My grandmother, Mae Beam, was a true woman of the south. From the time I remember her, and I don’t recall my first memory, she looked exactly the same. Her hairstyle was a wilder rendition of an older woman in the country – dark brown and grey, cut short, curled, with no particular style. By the end of every week, it was windblown and Einstein looking. She went to her sister-in-law’s hair salon every Friday, where she got it cut, rolled, dried, and styled. Then, by Sunday, she was ready to go to church with smart new hair. Sunday was the only day that she applied make-up. I exaggerate when I say make-up. What she did was smear on some red lipstick from several of the lipsticks she kept sitting in the kitchen window that looked out onto the porch from our kitchen. She’d grab a tube, smear it on her lips with no glance in the mirror, dress in what she considered her finest (in the country of North Carolina in the 60’s, no one dressed very fine), and head to Bess Chapel Methodist Church. There, during the three hymns of the service, she would sing at the top of her lungs with absolutely no musical talent. I used to try to sit as far away from her as possible because I was so embarrassed by her bellowing. I was young and immature. This likely was a great release for her from the drudgery of her everyday life. So much of what I now know about her has raised my respect for her by miles. I wish I could go back in time and get to know her. My loss. I’ve no memory if either my grandfather or my dad attended with her.
During the week, her day consisted of rising early (I’m guessing 5:30 AM), making breakfast (eggs, bacon, grits, homemade biscuits, drip coffee), and cleaning up afterwards. She came out of her room with her usual daily uniform – a country woman’s house dress (looking much the same from day to day), an apron pinned high her chest, reasonable and ugly work shoes, and polyester nylons rolled up to her knees, then rolled in a bunch. I never wondered about her clothes or why she wore the same thing daily. This was what she wore and what she looked like from the time I knew her until close to her death. She eventually began wearing pants, and on occasion, a baseball cap, which always surprised and somewhat disappointed me.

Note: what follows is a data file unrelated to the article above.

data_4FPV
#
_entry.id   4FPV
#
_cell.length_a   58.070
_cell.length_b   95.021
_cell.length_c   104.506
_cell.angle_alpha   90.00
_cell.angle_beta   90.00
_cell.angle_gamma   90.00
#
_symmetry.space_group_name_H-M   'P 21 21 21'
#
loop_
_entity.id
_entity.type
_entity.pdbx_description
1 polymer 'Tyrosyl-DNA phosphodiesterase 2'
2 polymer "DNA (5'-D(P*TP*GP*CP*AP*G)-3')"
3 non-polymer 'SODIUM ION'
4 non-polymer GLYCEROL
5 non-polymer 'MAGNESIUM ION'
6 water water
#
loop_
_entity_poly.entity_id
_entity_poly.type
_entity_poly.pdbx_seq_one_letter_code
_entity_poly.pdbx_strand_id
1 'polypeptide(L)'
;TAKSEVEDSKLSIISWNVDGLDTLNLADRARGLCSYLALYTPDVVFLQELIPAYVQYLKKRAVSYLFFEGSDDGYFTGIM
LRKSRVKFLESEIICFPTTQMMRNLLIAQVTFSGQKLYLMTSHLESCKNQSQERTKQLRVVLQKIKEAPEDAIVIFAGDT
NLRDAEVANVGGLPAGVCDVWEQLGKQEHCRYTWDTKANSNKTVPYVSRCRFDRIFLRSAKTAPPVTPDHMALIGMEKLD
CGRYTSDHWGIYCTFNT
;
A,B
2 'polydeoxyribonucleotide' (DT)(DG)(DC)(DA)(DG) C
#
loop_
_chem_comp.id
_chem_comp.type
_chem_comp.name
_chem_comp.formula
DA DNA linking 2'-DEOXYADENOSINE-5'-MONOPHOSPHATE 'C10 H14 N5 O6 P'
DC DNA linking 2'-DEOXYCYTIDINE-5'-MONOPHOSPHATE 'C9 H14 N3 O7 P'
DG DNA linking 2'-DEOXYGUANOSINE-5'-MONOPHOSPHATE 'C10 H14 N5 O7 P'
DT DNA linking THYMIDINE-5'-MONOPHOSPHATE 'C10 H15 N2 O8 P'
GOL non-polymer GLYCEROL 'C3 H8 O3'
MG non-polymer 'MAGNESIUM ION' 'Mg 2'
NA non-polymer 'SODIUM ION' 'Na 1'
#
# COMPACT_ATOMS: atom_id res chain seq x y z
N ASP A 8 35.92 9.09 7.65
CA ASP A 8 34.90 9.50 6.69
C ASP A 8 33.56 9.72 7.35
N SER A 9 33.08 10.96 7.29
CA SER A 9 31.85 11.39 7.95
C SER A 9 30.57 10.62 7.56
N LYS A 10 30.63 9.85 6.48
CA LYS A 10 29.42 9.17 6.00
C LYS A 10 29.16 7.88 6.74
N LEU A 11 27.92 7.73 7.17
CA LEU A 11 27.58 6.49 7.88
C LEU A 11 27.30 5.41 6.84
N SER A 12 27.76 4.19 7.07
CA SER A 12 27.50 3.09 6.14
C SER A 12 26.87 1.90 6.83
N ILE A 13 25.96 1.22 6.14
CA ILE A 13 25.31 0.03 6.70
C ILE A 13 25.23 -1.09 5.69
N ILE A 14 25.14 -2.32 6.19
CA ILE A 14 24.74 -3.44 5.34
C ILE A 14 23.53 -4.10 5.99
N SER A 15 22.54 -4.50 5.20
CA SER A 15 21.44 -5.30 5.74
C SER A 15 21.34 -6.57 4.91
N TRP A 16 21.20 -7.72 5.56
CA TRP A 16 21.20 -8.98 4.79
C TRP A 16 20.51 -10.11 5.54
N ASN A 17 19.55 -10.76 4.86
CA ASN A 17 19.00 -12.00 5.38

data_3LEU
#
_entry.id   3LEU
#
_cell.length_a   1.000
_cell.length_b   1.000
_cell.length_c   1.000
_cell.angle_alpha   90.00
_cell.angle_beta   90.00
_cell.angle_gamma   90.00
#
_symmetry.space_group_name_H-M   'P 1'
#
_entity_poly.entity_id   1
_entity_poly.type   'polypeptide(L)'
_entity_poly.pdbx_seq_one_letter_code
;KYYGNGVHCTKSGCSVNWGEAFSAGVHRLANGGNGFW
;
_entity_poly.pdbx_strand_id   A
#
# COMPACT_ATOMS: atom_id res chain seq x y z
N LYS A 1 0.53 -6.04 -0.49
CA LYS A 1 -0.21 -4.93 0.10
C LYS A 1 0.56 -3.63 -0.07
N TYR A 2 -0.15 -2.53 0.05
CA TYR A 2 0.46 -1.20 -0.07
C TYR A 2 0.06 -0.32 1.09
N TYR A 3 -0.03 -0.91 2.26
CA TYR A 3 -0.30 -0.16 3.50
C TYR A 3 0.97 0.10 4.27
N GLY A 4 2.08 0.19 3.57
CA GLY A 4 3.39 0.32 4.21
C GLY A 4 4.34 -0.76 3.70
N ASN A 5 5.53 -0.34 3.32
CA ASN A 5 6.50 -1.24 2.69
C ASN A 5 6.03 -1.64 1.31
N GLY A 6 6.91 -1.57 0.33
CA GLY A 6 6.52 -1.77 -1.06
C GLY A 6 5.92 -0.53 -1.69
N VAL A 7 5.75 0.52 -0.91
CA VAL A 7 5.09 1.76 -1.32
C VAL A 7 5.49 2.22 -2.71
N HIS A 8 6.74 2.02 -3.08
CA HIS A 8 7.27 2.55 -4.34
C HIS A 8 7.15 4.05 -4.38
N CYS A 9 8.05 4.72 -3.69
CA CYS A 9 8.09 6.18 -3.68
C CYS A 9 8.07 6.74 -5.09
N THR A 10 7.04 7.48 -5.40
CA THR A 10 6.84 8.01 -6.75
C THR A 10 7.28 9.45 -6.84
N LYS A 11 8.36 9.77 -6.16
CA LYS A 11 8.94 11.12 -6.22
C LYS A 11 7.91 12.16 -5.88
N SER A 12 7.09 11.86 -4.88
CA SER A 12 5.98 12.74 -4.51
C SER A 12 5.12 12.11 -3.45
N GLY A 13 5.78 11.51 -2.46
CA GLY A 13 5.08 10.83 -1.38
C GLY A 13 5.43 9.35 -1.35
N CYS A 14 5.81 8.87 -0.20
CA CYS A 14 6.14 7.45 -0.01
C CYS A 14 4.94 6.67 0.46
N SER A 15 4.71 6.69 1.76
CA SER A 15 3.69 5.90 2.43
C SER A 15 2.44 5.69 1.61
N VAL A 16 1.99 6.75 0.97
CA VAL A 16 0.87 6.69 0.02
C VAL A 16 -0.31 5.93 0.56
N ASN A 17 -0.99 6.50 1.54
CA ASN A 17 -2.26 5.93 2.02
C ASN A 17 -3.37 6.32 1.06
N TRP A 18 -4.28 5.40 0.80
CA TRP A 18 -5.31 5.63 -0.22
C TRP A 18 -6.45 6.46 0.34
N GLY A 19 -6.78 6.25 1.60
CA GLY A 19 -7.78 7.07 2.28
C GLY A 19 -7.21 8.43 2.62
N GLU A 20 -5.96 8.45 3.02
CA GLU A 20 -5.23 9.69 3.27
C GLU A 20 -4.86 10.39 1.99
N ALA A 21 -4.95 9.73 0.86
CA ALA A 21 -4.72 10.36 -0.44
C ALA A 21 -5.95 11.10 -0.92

Once breakfast was cleaned up, she opened the store. I don’t know if this consisted of any particular pattern. If it was a school day, I was getting ready and hoping not to miss the bus. If it wasn’t, then I was still sleeping. Once the store was opened, she returned to the kitchen where she began preparing dinner, which I now refer to as lunch. We operated a large working farm, and part of each worker’s pay was their dinner/lunch. She spent hours in the kitchen, usually with a helper, preparing pinto beans, cooked potatoes (which she referred to as “arsh taters”), country fried steak, turnips or greens of some kind, home made cherry, blackberry or apple pies, and homemade biscuits. I so loved the blackberry cobbler and the biscuits. On occasion, she made liver mush. I left the house for days due to the odor. In the summers, I would sometimes take the biscuit dough, create a “happy face’ with two eyes, a triangle nose, and a mouth. This would be my dinner or supper – a biscuit face, perhaps not the most nutritious dinner for a growing girl. Pinto beans were a daily staple. On the first day that she prepared the pintos, they were almost crunchy. The next day, once heated, they were still slightly crunch but better than day one. On the third day, they were perfect. Fourth day, they were losing their shape and becoming rather mushy. On the fifth day, they were soup. Sixth day, she started all over again. I look back and marvel at the tediousness of what she did, and how well she did it.